CFP: Globalization and Theories of Religion

Call for Publications

Theme: Globalization and Theories of Religion
Publication: Journal for Cultural and Religious Theory
Date: Special Issue
Deadline: 1.9.2012


In the past two decades the phrase “globalization” has been used
increasingly and extensively to describe, characterize, or vilify
the current state of world affairs. The expression early on had
primarily an economic, and to a certain extent a “neo-liberal”, set
of connotations. But increasingly the word has come to be used to
theorize a wide and diverse range of interrelated global trends,
tendencies, and phenomena that are not only economic, but social,
cultural, and political. The notion that specific religions, or
religion as a whole, are becoming qualitatively different in this new
“globalized” setting has been advanced by such well-known European
philosophers as Jacques Derrida, Jean-Luc Nancy, and Olivier Roy.
Different conclusions have also been drawn by thinkers who represent
the emerging world or the so-called “global south.”

This special issue of the Journal for Cultural and Religious Theory
seeks article submissions that address the broader problem of
globalization and religion. It also seeks shorter, critical, and
reflective essays (2000-4000 words) that deal with one or more of the
following questions:

– What do we really mean by the expression “globalization”?

– How are the varied and complex theories of globalization affecting
theories of religion as a whole?

– In what ways have different world or indigenous religions become
“globalized”? And what has been the short-term or long-term effect on

– What is the shape of the emerging world order and how does it
significantly challenge, or change, our understanding of the idea of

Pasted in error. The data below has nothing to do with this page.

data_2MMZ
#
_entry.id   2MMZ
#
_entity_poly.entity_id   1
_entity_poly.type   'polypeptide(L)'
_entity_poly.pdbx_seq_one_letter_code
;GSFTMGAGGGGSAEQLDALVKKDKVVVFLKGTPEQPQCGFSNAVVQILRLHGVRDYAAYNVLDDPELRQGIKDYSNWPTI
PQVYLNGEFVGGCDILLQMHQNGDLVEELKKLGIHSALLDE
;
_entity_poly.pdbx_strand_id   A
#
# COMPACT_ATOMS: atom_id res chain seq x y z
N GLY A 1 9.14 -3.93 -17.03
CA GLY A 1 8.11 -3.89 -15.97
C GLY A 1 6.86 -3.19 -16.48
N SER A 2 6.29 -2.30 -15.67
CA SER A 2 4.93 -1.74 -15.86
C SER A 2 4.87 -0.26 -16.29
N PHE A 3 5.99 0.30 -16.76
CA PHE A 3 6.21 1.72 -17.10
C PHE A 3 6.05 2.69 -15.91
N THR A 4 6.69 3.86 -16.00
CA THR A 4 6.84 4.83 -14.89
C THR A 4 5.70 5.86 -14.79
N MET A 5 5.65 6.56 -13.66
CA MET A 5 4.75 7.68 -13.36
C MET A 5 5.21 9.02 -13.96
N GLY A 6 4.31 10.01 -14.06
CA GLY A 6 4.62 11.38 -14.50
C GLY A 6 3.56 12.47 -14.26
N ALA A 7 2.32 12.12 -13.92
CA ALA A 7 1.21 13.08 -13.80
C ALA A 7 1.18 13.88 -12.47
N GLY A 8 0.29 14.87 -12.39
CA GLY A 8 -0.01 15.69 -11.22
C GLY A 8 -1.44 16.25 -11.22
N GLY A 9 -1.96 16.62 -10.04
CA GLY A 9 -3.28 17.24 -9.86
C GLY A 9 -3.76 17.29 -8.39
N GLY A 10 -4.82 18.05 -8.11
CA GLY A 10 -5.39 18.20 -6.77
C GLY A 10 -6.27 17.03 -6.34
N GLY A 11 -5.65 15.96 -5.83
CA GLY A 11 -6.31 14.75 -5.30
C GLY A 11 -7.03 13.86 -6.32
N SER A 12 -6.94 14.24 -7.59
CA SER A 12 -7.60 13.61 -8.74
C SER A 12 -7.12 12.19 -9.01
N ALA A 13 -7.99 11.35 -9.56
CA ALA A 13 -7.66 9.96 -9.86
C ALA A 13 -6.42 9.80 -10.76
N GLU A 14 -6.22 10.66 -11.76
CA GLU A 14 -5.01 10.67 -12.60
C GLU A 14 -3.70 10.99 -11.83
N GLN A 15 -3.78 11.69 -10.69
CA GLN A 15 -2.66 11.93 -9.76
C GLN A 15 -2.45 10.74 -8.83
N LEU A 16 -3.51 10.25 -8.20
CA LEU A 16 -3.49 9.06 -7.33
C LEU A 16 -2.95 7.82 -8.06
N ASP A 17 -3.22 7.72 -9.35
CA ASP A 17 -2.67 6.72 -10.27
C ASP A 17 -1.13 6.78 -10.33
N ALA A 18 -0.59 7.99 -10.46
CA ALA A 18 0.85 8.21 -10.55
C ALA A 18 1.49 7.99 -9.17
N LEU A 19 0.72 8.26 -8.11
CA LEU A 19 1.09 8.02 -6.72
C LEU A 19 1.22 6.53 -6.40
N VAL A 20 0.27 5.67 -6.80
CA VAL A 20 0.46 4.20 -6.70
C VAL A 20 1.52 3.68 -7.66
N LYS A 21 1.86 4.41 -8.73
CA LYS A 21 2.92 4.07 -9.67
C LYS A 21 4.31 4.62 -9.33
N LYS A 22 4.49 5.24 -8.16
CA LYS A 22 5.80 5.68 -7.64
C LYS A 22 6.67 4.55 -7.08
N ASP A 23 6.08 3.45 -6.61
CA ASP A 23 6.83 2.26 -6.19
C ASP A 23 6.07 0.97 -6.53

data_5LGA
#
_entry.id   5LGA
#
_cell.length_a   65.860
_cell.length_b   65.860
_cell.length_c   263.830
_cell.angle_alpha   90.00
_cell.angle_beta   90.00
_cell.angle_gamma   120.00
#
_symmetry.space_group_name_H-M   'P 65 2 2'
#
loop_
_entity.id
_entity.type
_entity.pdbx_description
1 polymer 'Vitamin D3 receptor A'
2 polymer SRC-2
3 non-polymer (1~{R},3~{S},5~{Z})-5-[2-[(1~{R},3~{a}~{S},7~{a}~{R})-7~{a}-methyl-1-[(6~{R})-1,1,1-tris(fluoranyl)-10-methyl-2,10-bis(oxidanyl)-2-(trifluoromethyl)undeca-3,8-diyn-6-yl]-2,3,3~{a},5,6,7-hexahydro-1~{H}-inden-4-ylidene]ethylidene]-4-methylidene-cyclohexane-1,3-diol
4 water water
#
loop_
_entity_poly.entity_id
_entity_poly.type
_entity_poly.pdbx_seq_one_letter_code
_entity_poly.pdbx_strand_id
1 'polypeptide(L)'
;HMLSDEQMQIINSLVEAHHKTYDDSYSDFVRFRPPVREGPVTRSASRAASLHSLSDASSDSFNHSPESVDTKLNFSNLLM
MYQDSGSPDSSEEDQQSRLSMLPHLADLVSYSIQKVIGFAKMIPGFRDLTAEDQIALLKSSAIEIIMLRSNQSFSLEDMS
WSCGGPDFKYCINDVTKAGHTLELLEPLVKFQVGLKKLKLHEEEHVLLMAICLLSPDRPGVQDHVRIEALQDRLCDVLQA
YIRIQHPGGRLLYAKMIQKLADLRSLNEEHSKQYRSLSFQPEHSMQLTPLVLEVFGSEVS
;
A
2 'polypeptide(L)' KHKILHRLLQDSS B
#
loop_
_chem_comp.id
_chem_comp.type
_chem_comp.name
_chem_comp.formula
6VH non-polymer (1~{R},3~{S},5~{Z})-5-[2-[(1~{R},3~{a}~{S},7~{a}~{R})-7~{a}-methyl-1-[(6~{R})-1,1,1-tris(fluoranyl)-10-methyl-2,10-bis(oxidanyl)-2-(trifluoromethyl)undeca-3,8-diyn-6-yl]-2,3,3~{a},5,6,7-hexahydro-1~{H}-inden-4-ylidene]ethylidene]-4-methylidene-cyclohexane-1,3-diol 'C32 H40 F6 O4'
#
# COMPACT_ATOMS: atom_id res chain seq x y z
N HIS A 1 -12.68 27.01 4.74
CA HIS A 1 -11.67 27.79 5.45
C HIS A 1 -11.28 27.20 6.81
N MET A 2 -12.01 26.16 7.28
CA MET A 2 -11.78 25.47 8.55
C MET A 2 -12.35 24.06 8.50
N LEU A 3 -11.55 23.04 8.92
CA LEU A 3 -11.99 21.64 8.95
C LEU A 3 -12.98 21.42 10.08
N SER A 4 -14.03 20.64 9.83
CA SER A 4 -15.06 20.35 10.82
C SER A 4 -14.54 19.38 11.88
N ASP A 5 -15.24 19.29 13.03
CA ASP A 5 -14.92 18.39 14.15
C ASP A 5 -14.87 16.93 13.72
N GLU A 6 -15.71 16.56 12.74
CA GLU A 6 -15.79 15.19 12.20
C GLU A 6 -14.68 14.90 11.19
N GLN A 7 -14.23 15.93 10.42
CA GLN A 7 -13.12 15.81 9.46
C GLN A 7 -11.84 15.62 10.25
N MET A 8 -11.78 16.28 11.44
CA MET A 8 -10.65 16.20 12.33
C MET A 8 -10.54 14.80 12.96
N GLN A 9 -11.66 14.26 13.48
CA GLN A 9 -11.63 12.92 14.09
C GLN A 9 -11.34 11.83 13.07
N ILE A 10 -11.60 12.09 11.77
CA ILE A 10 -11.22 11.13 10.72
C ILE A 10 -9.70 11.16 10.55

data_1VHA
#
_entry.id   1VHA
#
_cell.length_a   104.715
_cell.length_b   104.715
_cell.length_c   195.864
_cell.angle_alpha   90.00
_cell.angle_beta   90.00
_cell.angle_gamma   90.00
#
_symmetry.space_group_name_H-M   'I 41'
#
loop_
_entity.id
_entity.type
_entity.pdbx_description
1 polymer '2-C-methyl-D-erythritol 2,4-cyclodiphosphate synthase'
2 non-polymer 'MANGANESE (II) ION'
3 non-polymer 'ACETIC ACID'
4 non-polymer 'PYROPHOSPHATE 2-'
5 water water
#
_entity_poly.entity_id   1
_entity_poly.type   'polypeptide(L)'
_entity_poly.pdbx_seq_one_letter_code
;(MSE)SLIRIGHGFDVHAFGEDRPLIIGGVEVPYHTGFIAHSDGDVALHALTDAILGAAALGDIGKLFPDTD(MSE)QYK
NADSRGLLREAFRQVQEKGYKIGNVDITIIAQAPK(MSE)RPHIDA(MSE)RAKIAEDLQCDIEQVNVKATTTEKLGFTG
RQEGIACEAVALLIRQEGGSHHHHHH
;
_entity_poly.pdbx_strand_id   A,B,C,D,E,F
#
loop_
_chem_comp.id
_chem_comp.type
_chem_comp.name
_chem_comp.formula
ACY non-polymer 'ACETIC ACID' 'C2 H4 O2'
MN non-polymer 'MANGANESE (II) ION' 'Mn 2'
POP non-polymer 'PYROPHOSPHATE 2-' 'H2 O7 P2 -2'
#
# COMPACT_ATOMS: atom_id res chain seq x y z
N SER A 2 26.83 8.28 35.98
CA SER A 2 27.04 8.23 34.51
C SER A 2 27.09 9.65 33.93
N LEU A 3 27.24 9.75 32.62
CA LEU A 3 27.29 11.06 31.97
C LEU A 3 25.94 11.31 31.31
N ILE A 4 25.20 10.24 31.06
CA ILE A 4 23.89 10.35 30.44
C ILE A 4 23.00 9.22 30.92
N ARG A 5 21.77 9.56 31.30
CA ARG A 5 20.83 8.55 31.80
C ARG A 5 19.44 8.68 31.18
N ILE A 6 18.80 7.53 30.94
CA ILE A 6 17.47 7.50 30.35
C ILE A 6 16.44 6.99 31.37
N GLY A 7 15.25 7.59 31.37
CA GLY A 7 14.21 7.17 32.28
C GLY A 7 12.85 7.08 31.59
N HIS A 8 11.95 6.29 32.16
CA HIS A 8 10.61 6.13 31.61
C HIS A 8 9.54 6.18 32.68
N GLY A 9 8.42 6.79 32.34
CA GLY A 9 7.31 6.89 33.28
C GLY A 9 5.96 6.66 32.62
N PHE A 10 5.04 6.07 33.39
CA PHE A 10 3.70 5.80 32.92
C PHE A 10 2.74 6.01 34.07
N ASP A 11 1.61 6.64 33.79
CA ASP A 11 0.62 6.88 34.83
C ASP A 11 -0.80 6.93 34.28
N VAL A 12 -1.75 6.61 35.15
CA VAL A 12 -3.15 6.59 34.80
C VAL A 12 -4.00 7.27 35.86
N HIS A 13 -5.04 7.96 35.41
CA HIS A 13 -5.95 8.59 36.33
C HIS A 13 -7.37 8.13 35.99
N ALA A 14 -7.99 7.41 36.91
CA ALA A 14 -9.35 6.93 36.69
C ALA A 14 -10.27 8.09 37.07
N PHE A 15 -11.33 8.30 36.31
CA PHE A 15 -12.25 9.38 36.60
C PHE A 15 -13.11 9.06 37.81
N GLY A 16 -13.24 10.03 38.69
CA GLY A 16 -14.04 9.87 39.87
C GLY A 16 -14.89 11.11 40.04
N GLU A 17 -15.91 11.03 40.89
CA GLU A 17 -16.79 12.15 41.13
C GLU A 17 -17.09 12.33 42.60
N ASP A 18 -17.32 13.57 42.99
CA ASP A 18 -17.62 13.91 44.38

“religion”, or the importance of religion, within the various
disciplinary, subdisciplinary, and interdisciplinary matrices?

– In what measures can and should theories of religion be integrated
with current or prevailing theories of globalization (social,
cultural, political, economic, social, etc.), and what priority
should they be given?

– How can the new forms of “political theology” be leveraged to
illuminate and perhaps answer more discerningly many of the foregoing

– What insights do certain prominent and widely recognized
philosophers and religious theorists or theorists – postmodern,
postcolonial, “decolonial”, etc. – have to say, either explicitly or
implicitly, about the question of globalization.

Deadline: September 1, 2012


Carl Raschke


About Jovan Maud

I'm a lecturer in the Institute for Social and Cultural Anthropology at Georg-August University, Göttingen, Germany. Interests include: transnational religious networks, popular religion in Thailand, religious tourism and commodification, and digital anthropology.
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